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TwitterFacebookLinkedIn Let’s step into a supermarket When you step into a grocery store, you’re going to buy crackers. Or milk. And the product has a price. It’s very straightforward. The product and the offer are linked and they’re locked. Change the product, you’re going to find a different price. In the case of physical goods, the offer is synonymous with the price. But what if we’re not talking about physical goods. What if we’re selling digital goods. Now the one-to-one correlation may not exist. Before we step into that world, let’s move back to the physical realm where we’ve already seen and experienced this dynamic. Let’s step into a car dealership Ever bought a car the old-fashioned way? When you step onto the dealership floor, there’s a ton more flexibility than there is in a supermarket. Want to buy a car and finance it? The price will be different if you finance over 2, 3, 4 or even 5 years. Those are 4 different offers. Plus the offer to buy it up-front without any financing. And if we are going to put in a trade, we’ll likely have a 6th offer. The prices change with each offering. Because an offer is more than a price. An offer is a combination of a price and the terms that go with that price. Finance a car over 5 years, and you have a monthly payment that’s quoted to you, as well as an interest rate. You likely also have a down payment. In that case, a single offer has 3 components. What does this have to do with WooCommerce? If you’re selling a physical product, at a fixed fee, then your product price is the offer. And WooCommerce is great at creating a product page for you automatically. With the listed price. And a buy button. But that’s not always the case… If you look at this pair of headphones – normally $400 – you’ll see they’ve created two offers. The first is the flat rate to purchase it outright at $399. But they’ve added a second offer. You pay $49 up front, and then $9.99 a month. It’s more like the car dealership than the supermarket. The product and the offer are two different things. Multiple offers are powerful when you’re selling digital products That headphones example is pretty simple. They offer both a fixed and a subscription offer. But what if you’re selling access to digital content using WooCommerce? You know, like memberships or online courses? Look at this example from Frontend Masters. Here they have 4 offers:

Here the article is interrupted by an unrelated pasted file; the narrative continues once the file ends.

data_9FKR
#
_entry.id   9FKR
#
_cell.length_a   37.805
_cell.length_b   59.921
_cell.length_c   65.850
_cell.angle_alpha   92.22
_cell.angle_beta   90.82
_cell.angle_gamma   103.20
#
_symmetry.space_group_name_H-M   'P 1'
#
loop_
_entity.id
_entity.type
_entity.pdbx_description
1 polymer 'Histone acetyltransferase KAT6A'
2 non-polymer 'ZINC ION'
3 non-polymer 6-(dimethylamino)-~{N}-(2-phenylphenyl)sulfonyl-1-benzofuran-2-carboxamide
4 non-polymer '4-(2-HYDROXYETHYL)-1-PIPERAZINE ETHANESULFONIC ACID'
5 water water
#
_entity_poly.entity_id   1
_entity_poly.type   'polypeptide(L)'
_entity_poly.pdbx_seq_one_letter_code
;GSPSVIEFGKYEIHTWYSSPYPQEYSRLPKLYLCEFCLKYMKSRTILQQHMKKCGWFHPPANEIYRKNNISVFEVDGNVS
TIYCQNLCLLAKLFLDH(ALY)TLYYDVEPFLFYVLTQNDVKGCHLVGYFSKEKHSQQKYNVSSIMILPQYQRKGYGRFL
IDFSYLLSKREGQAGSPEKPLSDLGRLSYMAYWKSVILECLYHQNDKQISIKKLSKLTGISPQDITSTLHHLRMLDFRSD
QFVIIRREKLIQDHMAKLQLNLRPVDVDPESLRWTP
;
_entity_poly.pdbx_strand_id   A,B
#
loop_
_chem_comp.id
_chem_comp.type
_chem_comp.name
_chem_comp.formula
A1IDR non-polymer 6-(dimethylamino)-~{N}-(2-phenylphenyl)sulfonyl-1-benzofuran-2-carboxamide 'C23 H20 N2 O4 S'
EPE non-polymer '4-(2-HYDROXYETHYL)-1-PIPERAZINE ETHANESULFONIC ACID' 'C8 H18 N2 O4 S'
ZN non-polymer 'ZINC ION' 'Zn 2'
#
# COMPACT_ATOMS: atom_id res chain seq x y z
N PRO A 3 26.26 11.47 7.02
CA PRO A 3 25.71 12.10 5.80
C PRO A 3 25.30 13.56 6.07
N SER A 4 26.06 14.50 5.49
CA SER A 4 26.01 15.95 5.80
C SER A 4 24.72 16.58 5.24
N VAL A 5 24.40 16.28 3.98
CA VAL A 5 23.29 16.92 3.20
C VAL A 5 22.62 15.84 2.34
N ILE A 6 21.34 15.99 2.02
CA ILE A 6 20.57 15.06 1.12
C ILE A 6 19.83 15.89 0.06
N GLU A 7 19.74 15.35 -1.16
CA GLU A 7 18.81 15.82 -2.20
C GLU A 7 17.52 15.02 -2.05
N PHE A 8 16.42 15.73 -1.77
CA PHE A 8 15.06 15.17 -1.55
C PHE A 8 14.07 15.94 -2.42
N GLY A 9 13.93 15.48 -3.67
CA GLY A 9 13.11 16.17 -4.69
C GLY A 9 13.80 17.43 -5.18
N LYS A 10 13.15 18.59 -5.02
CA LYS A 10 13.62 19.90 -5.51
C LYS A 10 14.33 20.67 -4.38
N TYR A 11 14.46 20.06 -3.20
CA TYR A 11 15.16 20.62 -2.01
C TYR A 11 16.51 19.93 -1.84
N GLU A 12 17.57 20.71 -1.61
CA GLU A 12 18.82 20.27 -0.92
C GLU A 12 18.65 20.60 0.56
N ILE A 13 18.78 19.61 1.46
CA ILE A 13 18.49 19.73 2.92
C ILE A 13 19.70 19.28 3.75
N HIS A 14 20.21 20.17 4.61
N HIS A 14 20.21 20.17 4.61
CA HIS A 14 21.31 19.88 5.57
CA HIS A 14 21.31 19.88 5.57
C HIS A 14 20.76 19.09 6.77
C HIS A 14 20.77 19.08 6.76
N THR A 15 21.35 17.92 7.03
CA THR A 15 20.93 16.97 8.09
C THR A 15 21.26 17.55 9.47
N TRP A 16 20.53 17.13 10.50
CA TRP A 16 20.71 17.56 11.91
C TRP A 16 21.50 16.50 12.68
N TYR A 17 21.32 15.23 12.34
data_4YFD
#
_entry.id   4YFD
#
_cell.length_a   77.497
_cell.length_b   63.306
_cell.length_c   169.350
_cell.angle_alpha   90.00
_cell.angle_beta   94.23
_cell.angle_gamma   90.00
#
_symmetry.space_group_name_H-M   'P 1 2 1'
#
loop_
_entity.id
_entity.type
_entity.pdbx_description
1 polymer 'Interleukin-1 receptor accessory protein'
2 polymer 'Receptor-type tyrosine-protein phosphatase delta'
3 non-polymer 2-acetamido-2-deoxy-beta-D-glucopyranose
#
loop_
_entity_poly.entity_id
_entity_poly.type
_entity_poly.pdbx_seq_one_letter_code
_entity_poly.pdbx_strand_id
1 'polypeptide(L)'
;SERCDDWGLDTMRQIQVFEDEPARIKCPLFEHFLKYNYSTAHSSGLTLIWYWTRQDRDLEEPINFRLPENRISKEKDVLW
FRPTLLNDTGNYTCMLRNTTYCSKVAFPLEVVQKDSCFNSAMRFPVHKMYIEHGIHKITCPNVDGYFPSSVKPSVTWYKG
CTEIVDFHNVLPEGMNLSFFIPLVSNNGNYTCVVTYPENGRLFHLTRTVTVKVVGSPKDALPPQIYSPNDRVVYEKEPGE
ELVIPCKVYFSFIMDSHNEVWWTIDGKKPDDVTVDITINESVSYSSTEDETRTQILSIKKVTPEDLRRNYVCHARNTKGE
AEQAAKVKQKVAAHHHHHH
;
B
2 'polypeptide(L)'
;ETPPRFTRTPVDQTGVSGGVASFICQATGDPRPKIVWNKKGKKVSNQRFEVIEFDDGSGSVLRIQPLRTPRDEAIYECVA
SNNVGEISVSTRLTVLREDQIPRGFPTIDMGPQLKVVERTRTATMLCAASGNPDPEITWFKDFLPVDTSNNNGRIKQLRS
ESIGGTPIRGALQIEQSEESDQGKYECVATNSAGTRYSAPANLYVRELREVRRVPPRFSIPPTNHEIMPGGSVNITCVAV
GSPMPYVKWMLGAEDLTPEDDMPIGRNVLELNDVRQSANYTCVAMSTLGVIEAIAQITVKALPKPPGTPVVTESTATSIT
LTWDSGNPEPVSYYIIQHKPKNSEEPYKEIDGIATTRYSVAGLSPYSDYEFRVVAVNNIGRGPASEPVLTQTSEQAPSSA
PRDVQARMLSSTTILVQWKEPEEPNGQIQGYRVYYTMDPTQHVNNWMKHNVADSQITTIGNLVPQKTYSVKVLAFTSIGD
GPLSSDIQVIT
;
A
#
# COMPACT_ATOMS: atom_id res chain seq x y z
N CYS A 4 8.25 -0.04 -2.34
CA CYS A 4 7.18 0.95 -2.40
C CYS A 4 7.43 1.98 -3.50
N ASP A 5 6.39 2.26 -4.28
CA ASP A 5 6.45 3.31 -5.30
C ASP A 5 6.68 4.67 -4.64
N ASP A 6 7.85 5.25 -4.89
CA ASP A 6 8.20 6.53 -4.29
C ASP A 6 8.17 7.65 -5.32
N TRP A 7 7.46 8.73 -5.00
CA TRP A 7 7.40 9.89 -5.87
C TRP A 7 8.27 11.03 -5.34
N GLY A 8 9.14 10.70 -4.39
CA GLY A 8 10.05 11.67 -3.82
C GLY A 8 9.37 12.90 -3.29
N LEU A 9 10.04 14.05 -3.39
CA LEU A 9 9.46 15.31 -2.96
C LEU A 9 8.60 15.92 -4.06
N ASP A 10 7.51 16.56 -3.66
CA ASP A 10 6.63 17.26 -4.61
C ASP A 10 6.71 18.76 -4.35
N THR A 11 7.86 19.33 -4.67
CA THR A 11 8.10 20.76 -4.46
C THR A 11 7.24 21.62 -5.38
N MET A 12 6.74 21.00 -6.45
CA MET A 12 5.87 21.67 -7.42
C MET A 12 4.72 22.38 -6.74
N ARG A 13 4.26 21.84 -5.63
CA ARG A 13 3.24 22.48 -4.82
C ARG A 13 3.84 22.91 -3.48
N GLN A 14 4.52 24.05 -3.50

• Monthly – The standard subscription
  • Yearly – A larger priced subscription that gives you 2 months free
  • Monthly Team – Access for 10 people for basically 50% off
  • Yearly Team – Access for 10 people for a year, at 60% off

Most people don’t design the offer for their products When you’re using WooCommerce, it’s easy to just go with the flow. It creates a product page for you and puts your offer in front of people, in the form of a price. But that’s not really “designing the offer,” is it? There’s two parts to it.

  • You have to define your offers
  • You have to design the presentation of those offers

If you don’t work on both of them, you won’t see the benefit of crafting multiple offers. Define your offers If you’re going to offer the kind of financing we saw above, you’re going to need to create some subscriptions with the WooCommerce extension. This can mean a simple subscription, or if you want to create multiple options (like a 2, 3 or 4 month payment plan) you’ll need variable subscriptions. Of course, if you use simple subscriptions, you can put them together in a grouped product. The two different approaches differ based on what you want to offer, but also, how you want to present the offer, which is what we need to think about next. Design your offer presentation If you use the subscriptions extension, as mentioned above, then it will create a presentation for you. But I don’t always use a variable subscription. Sometimes I create two simple subscriptions (one for monthly, another for yearly) and then on one product page, I put a link for the other. And vice versa. As a result, users can jump from one offer to the other. Another design decision may be to eliminate (or not expose) the default product page at all. Building the various products makes sense, but much like the pricing page at Frontend Masters, you may want to assemble all of the options on a single page. In other words, your job is to define the best way to present your offers, and the default pages created for your products may or may not serve you. You just have to decide. TwitterFacebookLinkedIn This post may contain affiliate links. If you click on them and make a purchase, I’ll get a commission, at no cost to you.